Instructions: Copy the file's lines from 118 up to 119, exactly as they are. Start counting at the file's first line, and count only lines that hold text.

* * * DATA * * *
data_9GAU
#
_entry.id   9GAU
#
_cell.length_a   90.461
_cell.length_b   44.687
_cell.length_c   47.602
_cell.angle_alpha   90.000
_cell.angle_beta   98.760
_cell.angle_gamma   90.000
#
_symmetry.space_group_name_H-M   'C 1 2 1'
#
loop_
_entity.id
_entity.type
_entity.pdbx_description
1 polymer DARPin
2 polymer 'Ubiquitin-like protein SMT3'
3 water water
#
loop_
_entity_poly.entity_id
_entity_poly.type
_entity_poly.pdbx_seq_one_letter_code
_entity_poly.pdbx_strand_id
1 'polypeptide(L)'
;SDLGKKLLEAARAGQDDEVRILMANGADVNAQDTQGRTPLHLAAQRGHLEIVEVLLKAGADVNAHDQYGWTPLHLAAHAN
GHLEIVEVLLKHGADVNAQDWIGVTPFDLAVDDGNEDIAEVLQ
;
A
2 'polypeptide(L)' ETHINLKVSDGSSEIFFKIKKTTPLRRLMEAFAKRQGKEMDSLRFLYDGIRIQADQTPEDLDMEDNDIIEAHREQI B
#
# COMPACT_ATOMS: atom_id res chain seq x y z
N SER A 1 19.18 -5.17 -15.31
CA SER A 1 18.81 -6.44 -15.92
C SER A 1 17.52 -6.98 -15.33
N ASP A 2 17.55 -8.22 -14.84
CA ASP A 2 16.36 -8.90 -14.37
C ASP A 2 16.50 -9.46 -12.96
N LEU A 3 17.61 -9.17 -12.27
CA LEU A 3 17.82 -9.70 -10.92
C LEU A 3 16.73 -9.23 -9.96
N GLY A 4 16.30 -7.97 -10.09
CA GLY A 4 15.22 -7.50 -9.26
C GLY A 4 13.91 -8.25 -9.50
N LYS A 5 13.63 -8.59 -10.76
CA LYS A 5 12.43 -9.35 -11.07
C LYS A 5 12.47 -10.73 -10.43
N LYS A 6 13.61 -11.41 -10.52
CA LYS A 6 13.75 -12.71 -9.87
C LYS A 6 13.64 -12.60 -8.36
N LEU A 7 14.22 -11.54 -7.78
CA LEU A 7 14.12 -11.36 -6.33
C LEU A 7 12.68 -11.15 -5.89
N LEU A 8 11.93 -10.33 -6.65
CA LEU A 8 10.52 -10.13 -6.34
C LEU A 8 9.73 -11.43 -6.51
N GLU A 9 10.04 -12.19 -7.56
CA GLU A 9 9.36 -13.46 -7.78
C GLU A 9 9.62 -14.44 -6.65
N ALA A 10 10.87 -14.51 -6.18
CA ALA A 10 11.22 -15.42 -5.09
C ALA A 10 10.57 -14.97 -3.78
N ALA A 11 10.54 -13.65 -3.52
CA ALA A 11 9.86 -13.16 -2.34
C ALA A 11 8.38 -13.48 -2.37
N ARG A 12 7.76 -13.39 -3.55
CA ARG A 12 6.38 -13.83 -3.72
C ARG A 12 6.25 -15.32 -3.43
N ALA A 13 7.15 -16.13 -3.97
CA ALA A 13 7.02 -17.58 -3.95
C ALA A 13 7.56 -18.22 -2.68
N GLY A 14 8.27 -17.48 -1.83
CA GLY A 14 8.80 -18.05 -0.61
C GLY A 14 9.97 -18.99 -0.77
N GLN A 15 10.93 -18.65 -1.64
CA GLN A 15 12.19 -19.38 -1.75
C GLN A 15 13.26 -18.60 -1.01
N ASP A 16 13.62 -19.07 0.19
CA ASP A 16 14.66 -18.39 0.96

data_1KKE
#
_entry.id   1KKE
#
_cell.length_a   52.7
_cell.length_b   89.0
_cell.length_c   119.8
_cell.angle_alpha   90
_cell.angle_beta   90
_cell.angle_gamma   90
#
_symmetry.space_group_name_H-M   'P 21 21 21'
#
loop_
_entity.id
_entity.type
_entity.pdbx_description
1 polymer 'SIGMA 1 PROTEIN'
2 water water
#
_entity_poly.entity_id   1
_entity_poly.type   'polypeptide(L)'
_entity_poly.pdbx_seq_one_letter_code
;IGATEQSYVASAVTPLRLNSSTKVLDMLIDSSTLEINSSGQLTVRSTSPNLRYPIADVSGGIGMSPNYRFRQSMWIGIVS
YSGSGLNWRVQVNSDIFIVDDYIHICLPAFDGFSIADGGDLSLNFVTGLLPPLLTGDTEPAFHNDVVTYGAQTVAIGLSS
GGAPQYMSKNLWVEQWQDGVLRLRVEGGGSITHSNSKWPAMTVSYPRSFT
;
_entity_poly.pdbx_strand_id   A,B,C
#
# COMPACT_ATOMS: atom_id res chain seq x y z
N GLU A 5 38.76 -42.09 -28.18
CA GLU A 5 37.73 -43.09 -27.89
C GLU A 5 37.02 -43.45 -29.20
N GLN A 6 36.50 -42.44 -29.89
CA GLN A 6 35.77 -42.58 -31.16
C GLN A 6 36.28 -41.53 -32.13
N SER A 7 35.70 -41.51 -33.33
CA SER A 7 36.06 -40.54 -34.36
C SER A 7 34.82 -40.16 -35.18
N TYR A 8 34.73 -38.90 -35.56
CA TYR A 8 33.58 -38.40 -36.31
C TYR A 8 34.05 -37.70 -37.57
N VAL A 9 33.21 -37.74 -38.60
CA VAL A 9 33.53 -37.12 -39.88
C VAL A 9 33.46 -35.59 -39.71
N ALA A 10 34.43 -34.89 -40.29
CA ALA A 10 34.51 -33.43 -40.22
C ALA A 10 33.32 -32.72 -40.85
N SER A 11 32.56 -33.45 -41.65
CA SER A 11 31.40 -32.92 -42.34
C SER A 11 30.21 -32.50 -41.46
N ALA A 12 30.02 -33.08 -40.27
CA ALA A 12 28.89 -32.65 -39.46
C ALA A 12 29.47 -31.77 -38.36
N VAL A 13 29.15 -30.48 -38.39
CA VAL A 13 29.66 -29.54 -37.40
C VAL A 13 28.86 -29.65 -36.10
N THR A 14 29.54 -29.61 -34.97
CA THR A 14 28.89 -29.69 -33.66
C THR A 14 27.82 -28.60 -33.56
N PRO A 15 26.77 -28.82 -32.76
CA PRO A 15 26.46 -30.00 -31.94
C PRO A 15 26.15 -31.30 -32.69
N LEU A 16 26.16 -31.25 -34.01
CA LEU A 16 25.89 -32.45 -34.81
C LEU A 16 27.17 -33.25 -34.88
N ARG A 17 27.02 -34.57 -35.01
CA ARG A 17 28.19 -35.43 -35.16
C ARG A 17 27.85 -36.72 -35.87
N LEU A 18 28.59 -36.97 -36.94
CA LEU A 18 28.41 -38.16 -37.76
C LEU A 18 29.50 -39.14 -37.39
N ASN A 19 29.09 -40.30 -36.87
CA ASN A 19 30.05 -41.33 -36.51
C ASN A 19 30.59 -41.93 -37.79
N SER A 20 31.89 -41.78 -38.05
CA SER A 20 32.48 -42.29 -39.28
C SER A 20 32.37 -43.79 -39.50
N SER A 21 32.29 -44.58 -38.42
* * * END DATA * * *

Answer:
N SER A 7 35.70 -41.51 -33.33
CA SER A 7 36.06 -40.54 -34.36